Easter and the Resurrection, therefore, need not be interpreted as literal history.  Many early Christians, who were called Gnostics, did not believe Jesus’ bodily resurrection was historical fact.  Numerous second and third century documents discovered at Nag Hamadi, Egypt in the 1940’s point to a widespread early belief that Jesus’ body was not restored to life but remained dead and buried.  Gnostics believed it was Jesus’ spirit that was resurrected – a spirit that embodied his teachings, thinking and approach to life.  Their understanding of the Resurrection was a spiritual one – a type of resurrection that I see my mom undergoing, one that any of us can experience as we go through our own life trials.  Humans fear physical death while often ignoring the potential death of their spirits – that will happen if one fails to leave behind a legacy of goodness.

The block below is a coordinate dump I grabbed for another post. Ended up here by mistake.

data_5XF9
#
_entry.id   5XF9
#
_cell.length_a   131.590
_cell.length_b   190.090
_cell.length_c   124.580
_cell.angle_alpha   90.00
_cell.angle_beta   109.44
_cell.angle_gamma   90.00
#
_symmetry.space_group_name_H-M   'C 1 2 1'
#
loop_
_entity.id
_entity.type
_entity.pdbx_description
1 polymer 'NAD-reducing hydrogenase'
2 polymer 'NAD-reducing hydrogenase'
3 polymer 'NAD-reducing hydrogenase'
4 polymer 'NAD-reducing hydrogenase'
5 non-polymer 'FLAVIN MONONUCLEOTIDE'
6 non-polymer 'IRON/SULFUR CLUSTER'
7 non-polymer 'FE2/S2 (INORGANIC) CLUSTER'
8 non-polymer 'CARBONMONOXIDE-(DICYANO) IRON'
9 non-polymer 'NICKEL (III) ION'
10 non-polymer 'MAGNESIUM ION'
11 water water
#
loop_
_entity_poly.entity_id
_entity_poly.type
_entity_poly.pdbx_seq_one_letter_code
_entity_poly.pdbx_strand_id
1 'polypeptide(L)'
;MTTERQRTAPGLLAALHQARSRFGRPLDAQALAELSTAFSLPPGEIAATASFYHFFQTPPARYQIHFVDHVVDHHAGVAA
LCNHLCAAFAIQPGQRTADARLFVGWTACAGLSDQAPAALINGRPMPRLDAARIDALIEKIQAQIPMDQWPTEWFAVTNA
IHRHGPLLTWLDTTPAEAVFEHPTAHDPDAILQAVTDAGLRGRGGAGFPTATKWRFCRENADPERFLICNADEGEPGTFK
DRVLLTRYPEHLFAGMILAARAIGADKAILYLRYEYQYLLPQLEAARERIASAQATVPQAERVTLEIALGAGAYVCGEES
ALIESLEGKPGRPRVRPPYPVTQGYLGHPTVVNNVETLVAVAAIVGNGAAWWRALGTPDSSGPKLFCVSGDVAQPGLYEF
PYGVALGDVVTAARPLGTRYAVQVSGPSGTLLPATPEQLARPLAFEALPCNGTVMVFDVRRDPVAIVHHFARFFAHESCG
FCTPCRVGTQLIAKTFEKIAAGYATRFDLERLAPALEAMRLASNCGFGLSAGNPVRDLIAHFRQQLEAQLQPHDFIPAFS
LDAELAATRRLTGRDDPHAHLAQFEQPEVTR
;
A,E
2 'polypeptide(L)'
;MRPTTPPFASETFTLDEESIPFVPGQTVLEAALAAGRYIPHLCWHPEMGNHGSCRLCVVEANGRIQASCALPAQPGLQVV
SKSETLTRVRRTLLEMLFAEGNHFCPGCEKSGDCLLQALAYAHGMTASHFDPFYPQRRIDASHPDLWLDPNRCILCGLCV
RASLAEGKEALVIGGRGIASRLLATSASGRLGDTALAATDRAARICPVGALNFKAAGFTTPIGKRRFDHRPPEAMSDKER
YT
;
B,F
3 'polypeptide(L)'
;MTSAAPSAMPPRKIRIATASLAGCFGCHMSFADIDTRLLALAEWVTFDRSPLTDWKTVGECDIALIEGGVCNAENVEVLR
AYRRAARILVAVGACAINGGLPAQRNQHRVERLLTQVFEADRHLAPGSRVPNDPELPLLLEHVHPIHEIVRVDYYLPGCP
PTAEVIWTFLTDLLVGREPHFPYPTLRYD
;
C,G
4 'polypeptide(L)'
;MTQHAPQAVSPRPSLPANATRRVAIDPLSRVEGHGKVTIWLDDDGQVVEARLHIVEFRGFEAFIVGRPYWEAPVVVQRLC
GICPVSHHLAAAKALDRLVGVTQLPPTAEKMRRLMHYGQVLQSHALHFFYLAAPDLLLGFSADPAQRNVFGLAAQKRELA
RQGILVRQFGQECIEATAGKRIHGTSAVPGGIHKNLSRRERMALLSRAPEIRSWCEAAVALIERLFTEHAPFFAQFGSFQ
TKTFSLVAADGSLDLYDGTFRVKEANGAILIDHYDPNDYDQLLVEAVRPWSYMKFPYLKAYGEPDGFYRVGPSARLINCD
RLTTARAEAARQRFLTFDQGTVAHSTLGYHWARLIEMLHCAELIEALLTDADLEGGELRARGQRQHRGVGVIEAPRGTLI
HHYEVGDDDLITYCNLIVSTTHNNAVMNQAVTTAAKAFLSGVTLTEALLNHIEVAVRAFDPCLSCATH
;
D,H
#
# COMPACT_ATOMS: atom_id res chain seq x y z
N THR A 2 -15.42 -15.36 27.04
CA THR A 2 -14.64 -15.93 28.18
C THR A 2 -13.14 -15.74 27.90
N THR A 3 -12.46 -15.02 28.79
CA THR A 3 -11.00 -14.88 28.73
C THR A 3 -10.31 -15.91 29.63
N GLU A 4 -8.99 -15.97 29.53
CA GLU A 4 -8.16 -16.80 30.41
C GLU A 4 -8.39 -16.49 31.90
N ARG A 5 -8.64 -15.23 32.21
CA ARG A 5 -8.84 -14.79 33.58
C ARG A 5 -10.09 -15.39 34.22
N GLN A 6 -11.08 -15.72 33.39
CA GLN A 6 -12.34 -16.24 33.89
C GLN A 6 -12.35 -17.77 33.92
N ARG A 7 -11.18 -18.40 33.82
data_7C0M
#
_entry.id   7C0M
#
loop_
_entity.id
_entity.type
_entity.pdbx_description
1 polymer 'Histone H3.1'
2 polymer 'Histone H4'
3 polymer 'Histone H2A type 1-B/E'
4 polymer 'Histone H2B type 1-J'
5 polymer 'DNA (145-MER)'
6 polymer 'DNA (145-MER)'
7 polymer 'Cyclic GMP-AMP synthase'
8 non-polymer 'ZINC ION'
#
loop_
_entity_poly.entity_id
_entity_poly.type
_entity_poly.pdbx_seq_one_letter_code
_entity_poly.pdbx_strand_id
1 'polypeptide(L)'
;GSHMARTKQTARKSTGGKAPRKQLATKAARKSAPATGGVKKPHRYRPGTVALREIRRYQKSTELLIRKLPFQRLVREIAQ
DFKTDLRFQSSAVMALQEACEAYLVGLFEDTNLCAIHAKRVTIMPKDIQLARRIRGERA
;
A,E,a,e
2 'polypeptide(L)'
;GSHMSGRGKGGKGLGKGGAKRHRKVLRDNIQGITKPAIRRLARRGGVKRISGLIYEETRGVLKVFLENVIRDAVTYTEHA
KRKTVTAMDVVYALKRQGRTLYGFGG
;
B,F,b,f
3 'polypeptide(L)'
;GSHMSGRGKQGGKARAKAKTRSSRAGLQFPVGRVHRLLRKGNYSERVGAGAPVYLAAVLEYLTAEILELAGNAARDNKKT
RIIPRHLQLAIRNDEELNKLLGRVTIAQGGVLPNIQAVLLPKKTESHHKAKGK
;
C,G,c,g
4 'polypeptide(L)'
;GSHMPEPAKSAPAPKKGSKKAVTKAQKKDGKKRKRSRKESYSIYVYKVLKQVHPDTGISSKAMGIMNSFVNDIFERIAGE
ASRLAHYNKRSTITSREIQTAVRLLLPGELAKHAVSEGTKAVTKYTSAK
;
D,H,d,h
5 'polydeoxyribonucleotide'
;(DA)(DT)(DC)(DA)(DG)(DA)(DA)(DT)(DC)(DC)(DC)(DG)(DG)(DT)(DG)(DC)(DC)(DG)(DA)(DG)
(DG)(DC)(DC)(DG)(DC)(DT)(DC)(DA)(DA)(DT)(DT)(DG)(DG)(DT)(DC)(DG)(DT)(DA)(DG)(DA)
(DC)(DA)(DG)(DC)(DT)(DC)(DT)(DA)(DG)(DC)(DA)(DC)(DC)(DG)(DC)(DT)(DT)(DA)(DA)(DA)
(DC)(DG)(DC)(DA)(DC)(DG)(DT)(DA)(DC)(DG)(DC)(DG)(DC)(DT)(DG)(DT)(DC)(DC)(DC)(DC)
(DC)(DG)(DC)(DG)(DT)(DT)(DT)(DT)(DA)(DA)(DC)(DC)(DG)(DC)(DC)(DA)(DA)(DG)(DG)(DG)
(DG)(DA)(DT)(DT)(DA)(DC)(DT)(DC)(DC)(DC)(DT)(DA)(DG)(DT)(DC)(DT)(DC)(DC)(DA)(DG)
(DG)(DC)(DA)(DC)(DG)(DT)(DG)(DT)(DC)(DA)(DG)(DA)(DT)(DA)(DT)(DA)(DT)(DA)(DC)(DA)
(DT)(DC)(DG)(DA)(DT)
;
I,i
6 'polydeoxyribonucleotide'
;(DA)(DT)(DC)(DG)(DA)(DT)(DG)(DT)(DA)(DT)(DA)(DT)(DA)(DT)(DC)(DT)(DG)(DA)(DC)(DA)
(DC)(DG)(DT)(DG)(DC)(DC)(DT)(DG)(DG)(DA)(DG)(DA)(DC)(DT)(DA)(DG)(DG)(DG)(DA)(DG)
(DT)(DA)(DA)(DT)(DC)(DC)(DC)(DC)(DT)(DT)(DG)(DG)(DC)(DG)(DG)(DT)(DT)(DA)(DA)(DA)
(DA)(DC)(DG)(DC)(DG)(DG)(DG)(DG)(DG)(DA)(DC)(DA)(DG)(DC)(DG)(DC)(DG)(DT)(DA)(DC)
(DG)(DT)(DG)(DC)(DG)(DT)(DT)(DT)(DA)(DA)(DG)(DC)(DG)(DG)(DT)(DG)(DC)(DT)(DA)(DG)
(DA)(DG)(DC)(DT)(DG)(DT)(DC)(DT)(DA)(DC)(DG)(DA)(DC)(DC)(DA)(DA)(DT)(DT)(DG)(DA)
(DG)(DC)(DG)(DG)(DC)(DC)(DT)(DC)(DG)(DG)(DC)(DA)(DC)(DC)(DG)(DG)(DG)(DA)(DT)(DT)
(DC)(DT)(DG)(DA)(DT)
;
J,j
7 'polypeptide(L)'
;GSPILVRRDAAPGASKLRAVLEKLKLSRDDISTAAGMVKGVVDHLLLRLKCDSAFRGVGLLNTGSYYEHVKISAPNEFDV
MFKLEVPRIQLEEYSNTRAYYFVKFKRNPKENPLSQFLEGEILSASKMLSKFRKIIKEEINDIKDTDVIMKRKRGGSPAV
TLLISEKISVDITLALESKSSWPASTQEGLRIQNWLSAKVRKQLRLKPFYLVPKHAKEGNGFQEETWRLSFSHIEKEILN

Our lives must mean more than an accumulation of years.  They must mean more than briefly adding to our comfort and pleasure.  A life legacy, a resurrection of the spirit, is found in how we deal with the challenges we face and how we assist others in dealing with their suffering.  What example do we leave behind in how we deal with challenge?  Do we persevere until we overcome, in some way, our struggles?  Do we instead give up and retreat into fear, anger, arrogance or self-pity?  What ripples across the pond of time do we send out into the future to touch other lives and distant shores of creation?  What is the condition of our humility, our gentleness, our kind speech, our efforts to affect, for the better, other lives?  Human bodies are corruptible and finite, but human spirits, defined by our minds, by our compassion, by our courage to endure, these are what live onward past the point of physical death.